Derek was a business major, a track athlete, and had a fairly severe speech impediment, which lessened as the authors got to know him. His GPA was lower than 2.0 after his first year, which had put his athletic participation at risk. Derek worked on the Neighbor Helping Neighbor civic project, in which students assist elderly neighbors with snow shoveling and yard work. While his $500 Civic Corps scholarship helped Derek to purchase books, he also developed an ongoing relationship with an elderly resident, helping her with her pellet stove, snow removal, and yard cleanup. The resident reported “when [her husband] died, he left me tools to keep the house, but I am now getting too old to use them.” Though this human quality to the Neighbor Helping Neighbor project is critical, when Derek reported that the Civic Corps helped him pay for books, his comment illustrated a central concern of our study—that there are no university structures in place to “listen” to this participant’s particular situation. His “failure” in his first year was not a cognitive, academic occurrence, but an economic hardship. The fact that the university recorded his first year as an academic failure is a matter for discussion.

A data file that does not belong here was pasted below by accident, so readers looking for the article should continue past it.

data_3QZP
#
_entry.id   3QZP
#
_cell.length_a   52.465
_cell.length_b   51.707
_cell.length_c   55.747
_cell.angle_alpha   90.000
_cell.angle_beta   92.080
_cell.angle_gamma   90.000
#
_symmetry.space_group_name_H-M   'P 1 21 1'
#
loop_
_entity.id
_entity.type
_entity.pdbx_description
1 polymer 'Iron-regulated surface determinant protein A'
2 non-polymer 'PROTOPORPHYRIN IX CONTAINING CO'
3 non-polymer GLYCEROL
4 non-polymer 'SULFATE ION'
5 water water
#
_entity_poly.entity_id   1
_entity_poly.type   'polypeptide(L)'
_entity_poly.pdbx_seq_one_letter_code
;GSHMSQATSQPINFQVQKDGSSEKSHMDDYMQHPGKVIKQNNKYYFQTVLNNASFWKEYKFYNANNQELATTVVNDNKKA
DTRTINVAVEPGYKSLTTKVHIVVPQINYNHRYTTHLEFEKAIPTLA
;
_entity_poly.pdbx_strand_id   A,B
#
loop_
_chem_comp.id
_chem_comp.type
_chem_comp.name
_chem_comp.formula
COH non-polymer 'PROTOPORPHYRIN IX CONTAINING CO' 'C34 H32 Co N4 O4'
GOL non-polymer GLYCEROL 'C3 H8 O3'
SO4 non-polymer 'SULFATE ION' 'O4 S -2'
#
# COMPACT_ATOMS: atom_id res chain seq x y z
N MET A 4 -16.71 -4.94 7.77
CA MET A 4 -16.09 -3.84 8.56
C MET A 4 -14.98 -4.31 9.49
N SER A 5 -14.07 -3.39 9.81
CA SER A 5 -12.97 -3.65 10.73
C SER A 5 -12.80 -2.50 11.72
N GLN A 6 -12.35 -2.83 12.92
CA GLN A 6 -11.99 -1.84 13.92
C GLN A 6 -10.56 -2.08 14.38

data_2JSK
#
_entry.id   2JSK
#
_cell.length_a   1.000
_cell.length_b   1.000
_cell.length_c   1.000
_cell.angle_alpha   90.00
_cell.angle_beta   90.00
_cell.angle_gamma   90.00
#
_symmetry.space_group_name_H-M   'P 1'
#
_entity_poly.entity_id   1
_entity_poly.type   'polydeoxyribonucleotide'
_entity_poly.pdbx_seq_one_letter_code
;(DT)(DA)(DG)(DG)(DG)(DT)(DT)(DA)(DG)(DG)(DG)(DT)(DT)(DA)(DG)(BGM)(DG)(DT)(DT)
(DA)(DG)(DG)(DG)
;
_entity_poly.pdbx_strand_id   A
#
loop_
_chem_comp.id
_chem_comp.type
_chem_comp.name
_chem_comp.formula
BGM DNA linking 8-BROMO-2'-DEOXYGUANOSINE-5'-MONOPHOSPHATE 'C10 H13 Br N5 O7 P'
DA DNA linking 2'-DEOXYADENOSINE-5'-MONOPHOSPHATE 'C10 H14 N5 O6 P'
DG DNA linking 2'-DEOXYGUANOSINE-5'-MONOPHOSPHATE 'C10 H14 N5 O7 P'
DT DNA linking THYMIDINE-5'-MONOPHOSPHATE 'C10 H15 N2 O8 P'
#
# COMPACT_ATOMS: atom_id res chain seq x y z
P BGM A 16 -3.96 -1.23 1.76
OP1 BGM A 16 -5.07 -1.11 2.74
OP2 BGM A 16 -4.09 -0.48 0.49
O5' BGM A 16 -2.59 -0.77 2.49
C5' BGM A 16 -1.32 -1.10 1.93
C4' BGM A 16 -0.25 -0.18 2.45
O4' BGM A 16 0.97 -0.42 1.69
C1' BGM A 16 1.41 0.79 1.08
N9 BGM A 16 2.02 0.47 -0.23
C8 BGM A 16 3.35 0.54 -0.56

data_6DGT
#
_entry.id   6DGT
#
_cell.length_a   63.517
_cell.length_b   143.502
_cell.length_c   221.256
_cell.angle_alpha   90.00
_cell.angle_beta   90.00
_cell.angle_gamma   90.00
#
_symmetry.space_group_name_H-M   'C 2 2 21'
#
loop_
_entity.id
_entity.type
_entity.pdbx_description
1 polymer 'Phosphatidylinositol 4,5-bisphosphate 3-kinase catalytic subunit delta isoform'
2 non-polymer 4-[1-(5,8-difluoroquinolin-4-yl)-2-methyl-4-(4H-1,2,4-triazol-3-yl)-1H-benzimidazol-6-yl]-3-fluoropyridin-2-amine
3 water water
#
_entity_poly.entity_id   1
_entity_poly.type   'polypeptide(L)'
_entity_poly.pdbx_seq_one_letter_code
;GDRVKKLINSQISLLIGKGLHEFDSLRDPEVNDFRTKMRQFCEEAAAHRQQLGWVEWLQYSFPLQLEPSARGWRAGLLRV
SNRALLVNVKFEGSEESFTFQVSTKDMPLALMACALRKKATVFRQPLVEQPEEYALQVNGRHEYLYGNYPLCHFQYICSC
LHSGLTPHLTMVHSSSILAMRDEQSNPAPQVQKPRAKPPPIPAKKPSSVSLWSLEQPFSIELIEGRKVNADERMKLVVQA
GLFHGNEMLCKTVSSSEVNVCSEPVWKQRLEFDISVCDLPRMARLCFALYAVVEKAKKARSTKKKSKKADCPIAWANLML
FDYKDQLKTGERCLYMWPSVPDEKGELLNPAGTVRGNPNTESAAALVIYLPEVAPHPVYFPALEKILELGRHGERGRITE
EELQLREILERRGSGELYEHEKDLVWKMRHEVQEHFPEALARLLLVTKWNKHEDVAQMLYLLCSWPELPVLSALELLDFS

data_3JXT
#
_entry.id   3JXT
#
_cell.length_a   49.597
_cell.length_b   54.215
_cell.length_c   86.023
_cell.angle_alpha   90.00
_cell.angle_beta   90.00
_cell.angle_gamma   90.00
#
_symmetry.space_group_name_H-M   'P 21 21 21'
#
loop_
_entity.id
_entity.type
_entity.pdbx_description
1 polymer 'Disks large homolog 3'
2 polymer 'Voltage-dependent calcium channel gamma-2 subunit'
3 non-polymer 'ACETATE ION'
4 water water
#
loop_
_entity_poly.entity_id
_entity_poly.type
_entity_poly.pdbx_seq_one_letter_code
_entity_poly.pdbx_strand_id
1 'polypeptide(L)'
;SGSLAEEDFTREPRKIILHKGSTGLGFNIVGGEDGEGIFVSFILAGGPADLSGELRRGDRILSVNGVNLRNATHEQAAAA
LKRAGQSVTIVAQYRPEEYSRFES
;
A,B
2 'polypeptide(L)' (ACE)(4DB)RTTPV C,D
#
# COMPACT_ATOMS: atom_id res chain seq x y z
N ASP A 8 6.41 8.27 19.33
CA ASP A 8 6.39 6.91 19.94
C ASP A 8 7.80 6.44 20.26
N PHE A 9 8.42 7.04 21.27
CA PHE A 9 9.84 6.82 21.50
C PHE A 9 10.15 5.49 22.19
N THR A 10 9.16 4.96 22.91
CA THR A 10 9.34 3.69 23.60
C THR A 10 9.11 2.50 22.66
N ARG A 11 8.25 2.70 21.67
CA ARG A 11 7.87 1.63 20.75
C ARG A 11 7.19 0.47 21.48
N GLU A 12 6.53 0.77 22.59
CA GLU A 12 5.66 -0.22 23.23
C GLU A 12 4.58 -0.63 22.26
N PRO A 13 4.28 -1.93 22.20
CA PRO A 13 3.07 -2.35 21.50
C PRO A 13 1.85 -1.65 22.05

The modern disciplinary structure of higher education has its roots in the late-19th century, when the primary goals of colleges and universities were to meet societal demands for “marketable” and business-relevant skills (Wallace & Clark, 2017). The structure of academic disciplines has remained largely unchanged since that time. Indeed, the “silo” structure of the disciplines, professional identities, and loyalties—and the resulting “turf language”—have hardened in the 20th century, with the “tribes and territories” of the academy laying claim to discipline-centric knowledge: